For the Power Point came not to be served, but to serve. – Microsoft 3:16
So I’m technically an investment banker, that is to say that I’m a junior-level investment banker, that is to say that I am a Power Point bitch who spends countless hours trying to come up with novel ways to say nothing, but with charts! And graphs! And bullets!
As I’m sure most of you who regularly use Power Point can relate, presentations often quickly turn into extensive hierarchies of bullets, sub bullets, and footnotes with verbosity that would make Dickens call you a pretentious prick (not to mention being in 6 point font to fit everything on a page).
Even more pressing, I’m sure even more of you have sat through such presentations and struggled to (a) read the all of the text as presented (b) synthesize those points with the droning of the presenter (c) stay awake.
I mean, in a nutshell, these things are god awful. Yet everyone does them! Here are some ways to improve your presentations to mitigate distractions, improve retention, and palliate the inevitable suffering of being stuck in a conference room full of passive aggressive corporate stereotypes (you know Bob? Bob from accounts receivable? Funny tie Bob is what they call him? Remember? He wore the tie of Sylvester the Cat getting hit with a mallet by Tweety Bird last week?).
Disclaimer: in many professional settings, presentations are deliberately verbose and ornate so that they can double as a source of reference or information in the future independent of a presenter (that’s definitely the case in finance). These tips (obviously) don’t apply to such situations but instead are intended for presentations that are unlikely to be referenced in the future, such as class presentations (for students) or internal meetings (for work).
Never (Ever (Ever)) Read Off Your Slides
Here’s a surprise: I would bet my right arm that 99% of the people regularly exposed to Power Point presentations are literate. Like, they can read without having to sound the words out aloud (despite how intellectually inferior you would like to believe your colleagues are) and even without you reading to them.
Reading off of your slides is duplicative, a waste of time, and insulting to the intelligence of those in the room; instead of reading bullet-by-bullet, it would be much efficient to send them the presentation and ask for questions/comments by e-mail. Which I’m pretty sure most people would prefer but I digress.
Limit the Words on the Page
If it takes you longer than 30 seconds to read every word on a slide, it’s probably too long. Why is that? Because people are going to be too busy reading what’s on the slide to listen to you fail yet another attempt to segue to the next discussion topic with a lame joke about the weather or the shitty coffee or whatever.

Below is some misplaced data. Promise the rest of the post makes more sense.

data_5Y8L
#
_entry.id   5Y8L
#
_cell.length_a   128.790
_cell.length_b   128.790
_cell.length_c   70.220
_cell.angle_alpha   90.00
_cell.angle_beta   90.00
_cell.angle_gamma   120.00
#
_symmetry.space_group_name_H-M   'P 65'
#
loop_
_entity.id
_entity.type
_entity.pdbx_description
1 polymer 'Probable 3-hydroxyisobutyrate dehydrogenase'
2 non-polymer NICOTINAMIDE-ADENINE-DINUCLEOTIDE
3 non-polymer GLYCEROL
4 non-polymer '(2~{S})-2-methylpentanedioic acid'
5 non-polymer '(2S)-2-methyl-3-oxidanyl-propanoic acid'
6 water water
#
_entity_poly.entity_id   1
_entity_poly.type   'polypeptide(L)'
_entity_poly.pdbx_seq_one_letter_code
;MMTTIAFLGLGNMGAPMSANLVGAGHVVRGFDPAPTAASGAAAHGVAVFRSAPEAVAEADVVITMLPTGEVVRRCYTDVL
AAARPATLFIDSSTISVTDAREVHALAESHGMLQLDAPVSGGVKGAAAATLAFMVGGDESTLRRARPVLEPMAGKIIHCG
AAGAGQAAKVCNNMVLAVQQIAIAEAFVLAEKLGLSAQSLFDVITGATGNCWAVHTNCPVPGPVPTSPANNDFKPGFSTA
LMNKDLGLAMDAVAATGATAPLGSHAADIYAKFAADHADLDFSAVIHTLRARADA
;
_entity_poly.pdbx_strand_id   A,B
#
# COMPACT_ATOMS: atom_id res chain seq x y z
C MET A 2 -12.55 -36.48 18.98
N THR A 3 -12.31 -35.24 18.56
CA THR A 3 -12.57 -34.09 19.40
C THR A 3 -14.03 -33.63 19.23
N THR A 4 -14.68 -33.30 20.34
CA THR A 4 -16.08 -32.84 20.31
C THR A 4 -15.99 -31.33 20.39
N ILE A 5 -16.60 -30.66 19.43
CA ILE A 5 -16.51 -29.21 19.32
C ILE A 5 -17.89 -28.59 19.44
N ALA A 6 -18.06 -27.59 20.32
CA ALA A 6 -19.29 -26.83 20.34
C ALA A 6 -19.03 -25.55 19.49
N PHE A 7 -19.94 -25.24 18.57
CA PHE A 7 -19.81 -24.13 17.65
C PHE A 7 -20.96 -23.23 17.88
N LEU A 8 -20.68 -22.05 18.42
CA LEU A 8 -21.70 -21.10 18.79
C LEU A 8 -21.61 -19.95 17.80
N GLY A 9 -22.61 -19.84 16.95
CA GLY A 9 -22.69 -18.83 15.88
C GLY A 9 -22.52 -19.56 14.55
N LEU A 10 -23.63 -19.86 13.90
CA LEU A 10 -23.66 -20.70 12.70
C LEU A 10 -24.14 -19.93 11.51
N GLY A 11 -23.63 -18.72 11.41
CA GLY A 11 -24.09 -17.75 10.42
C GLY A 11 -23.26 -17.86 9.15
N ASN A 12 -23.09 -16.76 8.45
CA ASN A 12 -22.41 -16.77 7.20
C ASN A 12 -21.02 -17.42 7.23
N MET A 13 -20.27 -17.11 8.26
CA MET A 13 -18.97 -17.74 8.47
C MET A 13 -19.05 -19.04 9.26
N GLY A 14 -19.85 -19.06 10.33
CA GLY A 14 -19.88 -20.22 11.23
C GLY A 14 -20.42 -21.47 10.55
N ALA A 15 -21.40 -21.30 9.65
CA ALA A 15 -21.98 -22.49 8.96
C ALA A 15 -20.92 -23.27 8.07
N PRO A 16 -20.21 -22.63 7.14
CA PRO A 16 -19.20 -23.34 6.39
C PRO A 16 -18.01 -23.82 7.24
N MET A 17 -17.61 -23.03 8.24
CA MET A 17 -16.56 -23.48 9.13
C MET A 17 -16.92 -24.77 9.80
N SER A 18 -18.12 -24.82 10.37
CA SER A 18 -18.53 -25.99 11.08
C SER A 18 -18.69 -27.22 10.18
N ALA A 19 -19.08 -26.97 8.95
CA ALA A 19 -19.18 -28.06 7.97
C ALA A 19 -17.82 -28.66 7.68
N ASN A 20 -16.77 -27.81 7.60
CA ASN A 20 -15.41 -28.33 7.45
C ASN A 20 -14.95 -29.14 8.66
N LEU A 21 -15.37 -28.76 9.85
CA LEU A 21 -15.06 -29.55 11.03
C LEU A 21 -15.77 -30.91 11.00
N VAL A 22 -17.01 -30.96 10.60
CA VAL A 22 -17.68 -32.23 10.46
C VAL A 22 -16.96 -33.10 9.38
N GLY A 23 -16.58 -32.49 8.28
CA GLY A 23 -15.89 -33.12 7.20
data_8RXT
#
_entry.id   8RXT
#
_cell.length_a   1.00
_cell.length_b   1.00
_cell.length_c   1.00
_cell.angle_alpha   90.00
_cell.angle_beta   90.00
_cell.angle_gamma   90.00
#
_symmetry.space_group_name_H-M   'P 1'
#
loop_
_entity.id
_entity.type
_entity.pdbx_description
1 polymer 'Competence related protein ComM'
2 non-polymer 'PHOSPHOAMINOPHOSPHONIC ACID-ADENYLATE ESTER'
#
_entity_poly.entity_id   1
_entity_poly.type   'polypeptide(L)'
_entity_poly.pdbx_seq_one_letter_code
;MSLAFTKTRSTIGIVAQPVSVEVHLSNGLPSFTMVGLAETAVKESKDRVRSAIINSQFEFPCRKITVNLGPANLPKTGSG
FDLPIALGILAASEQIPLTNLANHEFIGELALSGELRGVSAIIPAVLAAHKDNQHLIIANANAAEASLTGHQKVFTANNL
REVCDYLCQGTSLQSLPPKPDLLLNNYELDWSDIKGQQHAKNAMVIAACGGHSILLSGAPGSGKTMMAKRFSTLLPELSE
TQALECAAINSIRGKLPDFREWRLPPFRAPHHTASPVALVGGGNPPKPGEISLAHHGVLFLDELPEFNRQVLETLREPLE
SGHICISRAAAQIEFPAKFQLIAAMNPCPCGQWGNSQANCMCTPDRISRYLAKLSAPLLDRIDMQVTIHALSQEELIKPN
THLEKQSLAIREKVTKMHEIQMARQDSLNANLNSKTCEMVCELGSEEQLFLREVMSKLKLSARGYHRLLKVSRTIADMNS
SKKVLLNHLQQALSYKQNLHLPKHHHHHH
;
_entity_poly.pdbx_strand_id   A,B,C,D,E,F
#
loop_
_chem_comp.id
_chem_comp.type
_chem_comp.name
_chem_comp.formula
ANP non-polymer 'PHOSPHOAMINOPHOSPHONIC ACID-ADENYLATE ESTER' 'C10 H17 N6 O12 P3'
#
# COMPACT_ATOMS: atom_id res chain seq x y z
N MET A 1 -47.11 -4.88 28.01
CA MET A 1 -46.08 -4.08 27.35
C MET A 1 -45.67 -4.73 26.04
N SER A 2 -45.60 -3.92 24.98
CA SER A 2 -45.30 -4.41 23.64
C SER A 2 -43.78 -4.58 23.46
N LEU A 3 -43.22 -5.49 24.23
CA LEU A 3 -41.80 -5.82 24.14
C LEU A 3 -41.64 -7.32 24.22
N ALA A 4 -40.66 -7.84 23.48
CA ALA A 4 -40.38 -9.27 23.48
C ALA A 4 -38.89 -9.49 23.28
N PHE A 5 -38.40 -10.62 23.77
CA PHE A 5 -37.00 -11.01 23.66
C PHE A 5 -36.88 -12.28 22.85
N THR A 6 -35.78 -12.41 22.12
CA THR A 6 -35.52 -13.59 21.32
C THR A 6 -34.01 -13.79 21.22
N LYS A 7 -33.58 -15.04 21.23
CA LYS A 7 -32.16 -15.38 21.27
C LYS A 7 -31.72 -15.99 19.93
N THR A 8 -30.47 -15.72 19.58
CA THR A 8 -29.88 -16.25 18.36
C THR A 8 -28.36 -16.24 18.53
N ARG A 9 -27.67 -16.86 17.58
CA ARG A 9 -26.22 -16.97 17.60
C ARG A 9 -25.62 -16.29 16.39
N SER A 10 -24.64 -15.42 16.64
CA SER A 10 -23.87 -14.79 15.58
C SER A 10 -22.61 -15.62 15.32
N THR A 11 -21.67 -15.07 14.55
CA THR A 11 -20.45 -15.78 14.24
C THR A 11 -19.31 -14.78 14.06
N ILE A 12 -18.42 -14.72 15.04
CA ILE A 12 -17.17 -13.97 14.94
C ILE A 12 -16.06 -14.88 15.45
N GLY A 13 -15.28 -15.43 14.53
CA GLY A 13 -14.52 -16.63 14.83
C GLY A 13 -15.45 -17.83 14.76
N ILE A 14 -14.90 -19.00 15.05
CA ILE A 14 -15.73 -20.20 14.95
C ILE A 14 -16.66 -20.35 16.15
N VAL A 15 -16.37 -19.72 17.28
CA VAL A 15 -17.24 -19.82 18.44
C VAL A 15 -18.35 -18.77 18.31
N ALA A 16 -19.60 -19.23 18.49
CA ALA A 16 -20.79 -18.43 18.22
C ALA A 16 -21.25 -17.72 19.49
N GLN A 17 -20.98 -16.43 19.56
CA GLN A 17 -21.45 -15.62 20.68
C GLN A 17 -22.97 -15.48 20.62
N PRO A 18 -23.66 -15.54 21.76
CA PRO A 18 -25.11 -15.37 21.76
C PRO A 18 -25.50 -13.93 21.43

Bullets should be very general headlines/summaries that are supplemented, in detail, by your speech. This will help synthesize the information, improve comprehension, and keep the focus on you instead of on the misspelling on the third bullet (a puppy is vivisected every time you don’t hit F7 to spell check).
Know Your Presentation
This goes back to reading off your slides; you should never have to look at your presentation unless you’re drawing someone’s attention to a point on a chart, table, etc. If you limit your bullets to general themes/headlines, it will force you to know the progression of the presentation and the points you want to make (i.e. you will know it better). Knowing = confidence = trust = yay for you.
More Charts, Less Words
Something you can’t easily express through speaking is data. This is Power Point’s forte: charts, graphs, and tables. This was the original purpose before we got bogged down with writing epic novels in animated bullet form. If your presentation is data-heavy, charts aren’t ever really a bad idea (as long as you keep them simple, see the next topic), as it allows your audience to see the evidence leading to your conclusions and assertions. No bullets necessary.
Keep it Simple
You’re the expert. Unless the purpose of the presentation is you describing the various technical dynamics of whatever it is that you’re discussing, focus on boiling down complex ideas and conclusions into simple nuggets that everyone can easily understand. If someone really wants to know the mental gymnastics required to arrive at your conclusion, they will ask in the Q&A. Being able to answer a technical question spontaneously builds credibility that isn’t necessarily as apparent when baked into the rest of your presentation (people are more likely to wake up during the Q&A, from my experience).
When in doubt, remember this Goldman Sachs Elevator tweet: Keep it simple. Like “plants eat sun and shit air” simple.
Let me reiterate: this won’t always work for everyone. As a matter of fact, I would get fired if I tried to limit my slides to general bullets. Ultimately, you need to balance creating an informative and durable slide deck with a meaningful presentation. Just keep in mind that Power Point is there as a guide to tie together your ultimate message and not a script.
Title Photo Credit: flickr